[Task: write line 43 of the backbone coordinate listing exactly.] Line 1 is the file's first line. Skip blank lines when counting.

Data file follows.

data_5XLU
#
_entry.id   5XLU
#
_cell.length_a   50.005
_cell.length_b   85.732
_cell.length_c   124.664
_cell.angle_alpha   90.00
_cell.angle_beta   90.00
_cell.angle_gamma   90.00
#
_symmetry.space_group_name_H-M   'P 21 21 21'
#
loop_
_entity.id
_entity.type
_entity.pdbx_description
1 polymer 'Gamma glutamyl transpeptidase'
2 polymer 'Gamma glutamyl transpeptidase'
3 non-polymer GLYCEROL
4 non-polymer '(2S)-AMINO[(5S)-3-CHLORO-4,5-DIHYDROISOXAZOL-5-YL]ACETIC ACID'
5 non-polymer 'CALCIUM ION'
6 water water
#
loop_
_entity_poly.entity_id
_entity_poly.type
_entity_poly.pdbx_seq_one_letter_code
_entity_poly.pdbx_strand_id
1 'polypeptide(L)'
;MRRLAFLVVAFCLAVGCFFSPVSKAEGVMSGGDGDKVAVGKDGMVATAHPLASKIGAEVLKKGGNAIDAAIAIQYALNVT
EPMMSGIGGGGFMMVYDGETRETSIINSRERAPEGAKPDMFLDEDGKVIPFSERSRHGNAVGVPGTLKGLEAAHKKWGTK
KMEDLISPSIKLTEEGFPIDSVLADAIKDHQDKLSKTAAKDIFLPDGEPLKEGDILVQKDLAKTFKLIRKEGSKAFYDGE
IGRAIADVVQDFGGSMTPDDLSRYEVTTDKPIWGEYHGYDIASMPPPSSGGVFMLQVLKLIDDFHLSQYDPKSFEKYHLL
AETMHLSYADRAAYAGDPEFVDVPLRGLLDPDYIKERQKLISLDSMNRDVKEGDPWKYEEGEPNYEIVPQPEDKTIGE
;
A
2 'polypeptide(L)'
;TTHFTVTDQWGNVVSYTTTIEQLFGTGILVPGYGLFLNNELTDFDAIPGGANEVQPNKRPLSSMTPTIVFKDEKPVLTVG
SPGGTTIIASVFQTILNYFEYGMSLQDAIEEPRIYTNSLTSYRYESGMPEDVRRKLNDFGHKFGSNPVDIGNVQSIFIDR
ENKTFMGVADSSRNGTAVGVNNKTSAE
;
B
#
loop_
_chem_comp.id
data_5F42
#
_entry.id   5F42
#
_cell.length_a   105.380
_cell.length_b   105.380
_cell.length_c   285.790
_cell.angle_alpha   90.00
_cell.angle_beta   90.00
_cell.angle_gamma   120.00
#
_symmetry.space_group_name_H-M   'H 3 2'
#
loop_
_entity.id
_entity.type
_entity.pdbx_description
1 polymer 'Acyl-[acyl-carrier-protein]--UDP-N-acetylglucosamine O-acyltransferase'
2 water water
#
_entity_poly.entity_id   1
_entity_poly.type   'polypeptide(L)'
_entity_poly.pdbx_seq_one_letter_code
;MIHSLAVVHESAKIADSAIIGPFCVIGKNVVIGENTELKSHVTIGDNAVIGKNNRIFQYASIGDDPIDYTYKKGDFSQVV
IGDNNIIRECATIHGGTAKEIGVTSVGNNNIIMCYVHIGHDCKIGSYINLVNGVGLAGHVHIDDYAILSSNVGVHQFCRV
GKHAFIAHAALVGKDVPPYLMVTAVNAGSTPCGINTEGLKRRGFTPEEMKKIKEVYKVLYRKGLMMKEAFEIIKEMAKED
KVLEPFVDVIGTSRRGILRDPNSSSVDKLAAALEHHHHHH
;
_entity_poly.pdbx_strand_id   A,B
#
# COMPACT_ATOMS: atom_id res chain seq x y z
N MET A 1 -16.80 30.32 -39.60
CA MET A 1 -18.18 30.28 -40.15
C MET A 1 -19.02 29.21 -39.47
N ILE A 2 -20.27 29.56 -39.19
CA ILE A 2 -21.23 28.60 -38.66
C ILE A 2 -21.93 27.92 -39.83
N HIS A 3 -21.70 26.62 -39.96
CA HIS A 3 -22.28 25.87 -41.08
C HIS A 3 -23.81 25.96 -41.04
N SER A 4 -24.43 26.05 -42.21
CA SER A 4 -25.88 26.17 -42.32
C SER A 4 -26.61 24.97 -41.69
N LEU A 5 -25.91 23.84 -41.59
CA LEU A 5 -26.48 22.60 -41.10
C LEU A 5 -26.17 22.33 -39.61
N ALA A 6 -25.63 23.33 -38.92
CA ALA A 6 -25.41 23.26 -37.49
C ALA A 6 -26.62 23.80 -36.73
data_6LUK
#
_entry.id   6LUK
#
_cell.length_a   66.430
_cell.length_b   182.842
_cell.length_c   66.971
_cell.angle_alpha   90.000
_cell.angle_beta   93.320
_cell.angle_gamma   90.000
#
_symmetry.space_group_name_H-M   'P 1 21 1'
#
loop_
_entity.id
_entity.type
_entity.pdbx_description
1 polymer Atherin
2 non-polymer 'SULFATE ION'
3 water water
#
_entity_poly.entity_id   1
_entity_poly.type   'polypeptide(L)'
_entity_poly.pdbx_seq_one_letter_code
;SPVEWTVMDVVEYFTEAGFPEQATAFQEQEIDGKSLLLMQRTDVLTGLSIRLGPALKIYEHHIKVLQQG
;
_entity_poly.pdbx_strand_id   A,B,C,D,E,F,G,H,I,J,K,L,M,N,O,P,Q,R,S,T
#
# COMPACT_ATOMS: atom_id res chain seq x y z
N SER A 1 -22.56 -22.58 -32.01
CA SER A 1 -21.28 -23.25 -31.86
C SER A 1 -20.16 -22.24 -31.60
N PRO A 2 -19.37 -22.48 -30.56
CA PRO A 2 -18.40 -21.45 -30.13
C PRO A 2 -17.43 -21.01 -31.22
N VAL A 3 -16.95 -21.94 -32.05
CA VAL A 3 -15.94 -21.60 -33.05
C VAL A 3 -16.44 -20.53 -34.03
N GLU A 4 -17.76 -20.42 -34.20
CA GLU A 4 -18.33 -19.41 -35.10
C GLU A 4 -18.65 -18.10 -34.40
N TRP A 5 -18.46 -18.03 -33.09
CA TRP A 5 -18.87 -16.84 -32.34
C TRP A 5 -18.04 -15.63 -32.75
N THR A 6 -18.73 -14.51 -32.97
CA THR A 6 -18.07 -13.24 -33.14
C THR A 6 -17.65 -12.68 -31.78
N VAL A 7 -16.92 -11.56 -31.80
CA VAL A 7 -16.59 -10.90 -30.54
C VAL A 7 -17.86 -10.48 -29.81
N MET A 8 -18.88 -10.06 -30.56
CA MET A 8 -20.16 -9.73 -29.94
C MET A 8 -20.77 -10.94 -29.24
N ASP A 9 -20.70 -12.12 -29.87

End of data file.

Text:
B